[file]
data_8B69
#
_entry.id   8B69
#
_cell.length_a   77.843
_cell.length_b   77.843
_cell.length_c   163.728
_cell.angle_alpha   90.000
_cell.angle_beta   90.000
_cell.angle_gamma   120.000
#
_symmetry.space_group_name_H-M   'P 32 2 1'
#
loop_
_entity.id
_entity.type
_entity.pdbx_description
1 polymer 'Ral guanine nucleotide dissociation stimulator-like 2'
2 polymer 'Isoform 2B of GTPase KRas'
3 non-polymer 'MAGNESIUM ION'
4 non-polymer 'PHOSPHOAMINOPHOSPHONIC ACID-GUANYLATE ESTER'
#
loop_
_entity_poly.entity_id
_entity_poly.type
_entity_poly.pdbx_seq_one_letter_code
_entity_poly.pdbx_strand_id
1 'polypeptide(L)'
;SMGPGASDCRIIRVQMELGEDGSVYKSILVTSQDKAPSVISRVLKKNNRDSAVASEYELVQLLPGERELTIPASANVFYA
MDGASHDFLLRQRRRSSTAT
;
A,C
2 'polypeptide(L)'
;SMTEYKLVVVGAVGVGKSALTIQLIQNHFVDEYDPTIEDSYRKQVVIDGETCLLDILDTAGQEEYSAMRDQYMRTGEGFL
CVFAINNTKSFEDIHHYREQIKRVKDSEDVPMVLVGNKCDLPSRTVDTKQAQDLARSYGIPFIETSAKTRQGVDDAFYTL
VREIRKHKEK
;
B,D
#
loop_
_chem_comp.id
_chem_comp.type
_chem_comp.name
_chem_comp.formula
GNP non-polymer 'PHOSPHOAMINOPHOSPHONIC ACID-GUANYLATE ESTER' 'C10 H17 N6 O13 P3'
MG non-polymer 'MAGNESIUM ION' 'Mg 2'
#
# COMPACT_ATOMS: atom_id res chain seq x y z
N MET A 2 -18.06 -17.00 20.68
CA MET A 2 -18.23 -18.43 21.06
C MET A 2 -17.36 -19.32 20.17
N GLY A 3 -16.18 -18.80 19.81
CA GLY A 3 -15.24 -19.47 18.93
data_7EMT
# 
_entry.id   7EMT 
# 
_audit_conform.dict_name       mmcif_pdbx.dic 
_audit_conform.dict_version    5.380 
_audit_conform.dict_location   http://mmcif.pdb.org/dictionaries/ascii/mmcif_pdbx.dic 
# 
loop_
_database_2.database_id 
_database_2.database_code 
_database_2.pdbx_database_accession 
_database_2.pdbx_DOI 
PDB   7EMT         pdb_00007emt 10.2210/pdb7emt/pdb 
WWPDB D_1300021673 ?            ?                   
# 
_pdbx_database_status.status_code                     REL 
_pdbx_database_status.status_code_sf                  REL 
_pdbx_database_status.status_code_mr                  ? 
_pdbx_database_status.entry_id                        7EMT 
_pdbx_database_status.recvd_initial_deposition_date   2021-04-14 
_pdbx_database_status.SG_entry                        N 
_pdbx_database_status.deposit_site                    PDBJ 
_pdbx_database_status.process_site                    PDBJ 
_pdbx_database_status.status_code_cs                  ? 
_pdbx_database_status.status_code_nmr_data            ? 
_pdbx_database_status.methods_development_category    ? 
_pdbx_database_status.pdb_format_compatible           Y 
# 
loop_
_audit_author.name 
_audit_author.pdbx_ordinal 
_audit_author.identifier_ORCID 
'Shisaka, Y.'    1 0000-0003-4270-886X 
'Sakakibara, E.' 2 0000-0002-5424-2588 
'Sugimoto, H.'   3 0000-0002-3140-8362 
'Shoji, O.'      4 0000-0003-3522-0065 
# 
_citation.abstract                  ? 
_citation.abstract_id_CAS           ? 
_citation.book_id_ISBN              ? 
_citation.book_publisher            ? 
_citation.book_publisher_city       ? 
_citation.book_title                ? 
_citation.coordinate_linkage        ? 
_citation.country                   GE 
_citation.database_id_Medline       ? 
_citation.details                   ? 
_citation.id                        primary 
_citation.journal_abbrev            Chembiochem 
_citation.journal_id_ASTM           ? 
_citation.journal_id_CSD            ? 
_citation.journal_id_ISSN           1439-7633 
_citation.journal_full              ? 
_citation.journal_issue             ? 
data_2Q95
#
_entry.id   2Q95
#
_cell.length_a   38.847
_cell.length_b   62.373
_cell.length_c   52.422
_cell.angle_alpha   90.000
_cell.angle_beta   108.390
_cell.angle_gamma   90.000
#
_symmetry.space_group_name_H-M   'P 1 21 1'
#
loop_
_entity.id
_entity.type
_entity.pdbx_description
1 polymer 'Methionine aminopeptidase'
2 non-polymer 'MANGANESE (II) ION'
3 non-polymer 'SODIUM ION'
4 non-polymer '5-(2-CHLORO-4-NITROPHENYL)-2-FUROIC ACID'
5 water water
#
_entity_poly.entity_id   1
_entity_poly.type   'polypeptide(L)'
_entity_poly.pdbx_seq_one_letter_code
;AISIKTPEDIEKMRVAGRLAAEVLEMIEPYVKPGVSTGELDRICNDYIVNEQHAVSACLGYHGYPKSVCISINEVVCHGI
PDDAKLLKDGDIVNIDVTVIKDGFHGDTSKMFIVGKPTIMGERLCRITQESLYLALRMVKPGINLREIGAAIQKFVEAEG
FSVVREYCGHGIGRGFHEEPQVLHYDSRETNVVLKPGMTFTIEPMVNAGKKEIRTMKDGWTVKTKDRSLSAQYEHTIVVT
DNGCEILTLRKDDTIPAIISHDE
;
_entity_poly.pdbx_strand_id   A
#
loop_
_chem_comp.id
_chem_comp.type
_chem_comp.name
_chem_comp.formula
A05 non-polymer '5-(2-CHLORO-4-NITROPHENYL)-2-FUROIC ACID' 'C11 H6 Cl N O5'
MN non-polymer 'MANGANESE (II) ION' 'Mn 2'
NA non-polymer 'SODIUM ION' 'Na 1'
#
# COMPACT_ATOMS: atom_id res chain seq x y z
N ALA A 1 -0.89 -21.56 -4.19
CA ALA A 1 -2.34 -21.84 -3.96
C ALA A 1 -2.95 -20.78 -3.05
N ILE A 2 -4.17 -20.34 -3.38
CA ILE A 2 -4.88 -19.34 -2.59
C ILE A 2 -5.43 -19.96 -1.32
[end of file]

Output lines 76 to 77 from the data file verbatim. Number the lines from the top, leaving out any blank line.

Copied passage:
_pdbx_database_status.deposit_site                    PDBJ 
_pdbx_database_status.process_site                    PDBJ 